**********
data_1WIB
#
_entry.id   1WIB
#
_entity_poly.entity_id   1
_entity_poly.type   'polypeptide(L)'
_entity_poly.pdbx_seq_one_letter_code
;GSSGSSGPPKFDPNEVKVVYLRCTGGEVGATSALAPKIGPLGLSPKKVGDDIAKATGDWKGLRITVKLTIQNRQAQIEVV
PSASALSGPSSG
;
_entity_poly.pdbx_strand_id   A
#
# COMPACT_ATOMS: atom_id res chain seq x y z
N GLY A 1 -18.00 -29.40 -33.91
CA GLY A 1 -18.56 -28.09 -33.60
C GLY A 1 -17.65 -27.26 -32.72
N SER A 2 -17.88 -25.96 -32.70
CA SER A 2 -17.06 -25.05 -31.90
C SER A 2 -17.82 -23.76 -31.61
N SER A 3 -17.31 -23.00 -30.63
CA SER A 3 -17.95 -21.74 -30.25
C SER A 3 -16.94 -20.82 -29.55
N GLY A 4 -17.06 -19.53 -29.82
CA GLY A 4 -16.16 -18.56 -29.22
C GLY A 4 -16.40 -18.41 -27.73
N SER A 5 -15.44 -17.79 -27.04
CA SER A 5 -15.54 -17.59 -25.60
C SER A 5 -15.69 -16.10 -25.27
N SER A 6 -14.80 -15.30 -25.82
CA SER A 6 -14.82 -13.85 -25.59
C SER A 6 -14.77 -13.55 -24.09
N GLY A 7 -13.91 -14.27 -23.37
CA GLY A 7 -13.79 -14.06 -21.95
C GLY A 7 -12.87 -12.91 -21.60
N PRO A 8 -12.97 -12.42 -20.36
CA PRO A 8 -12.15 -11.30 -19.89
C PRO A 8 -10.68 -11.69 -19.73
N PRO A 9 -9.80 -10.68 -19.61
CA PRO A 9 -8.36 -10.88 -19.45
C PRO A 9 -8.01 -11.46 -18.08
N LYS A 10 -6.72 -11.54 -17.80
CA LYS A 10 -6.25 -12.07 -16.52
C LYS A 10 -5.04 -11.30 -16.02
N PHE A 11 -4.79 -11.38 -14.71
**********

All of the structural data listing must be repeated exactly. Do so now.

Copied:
data_1WIB
#
_entry.id   1WIB
#
_entity_poly.entity_id   1
_entity_poly.type   'polypeptide(L)'
_entity_poly.pdbx_seq_one_letter_code
;GSSGSSGPPKFDPNEVKVVYLRCTGGEVGATSALAPKIGPLGLSPKKVGDDIAKATGDWKGLRITVKLTIQNRQAQIEVV
PSASALSGPSSG
;
_entity_poly.pdbx_strand_id   A
#
# COMPACT_ATOMS: atom_id res chain seq x y z
N GLY A 1 -18.00 -29.40 -33.91
CA GLY A 1 -18.56 -28.09 -33.60
C GLY A 1 -17.65 -27.26 -32.72
N SER A 2 -17.88 -25.96 -32.70
CA SER A 2 -17.06 -25.05 -31.90
C SER A 2 -17.82 -23.76 -31.61
N SER A 3 -17.31 -23.00 -30.63
CA SER A 3 -17.95 -21.74 -30.25
C SER A 3 -16.94 -20.82 -29.55
N GLY A 4 -17.06 -19.53 -29.82
CA GLY A 4 -16.16 -18.56 -29.22
C GLY A 4 -16.40 -18.41 -27.73
N SER A 5 -15.44 -17.79 -27.04
CA SER A 5 -15.54 -17.59 -25.60
C SER A 5 -15.69 -16.10 -25.27
N SER A 6 -14.80 -15.30 -25.82
CA SER A 6 -14.82 -13.85 -25.59
C SER A 6 -14.77 -13.55 -24.09
N GLY A 7 -13.91 -14.27 -23.37
CA GLY A 7 -13.79 -14.06 -21.95
C GLY A 7 -12.87 -12.91 -21.60
N PRO A 8 -12.97 -12.42 -20.36
CA PRO A 8 -12.15 -11.30 -19.89
C PRO A 8 -10.68 -11.69 -19.73
N PRO A 9 -9.80 -10.68 -19.61
CA PRO A 9 -8.36 -10.88 -19.45
C PRO A 9 -8.01 -11.46 -18.08
N LYS A 10 -6.72 -11.54 -17.80
CA LYS A 10 -6.25 -12.07 -16.52
C LYS A 10 -5.04 -11.30 -16.02
N PHE A 11 -4.79 -11.38 -14.71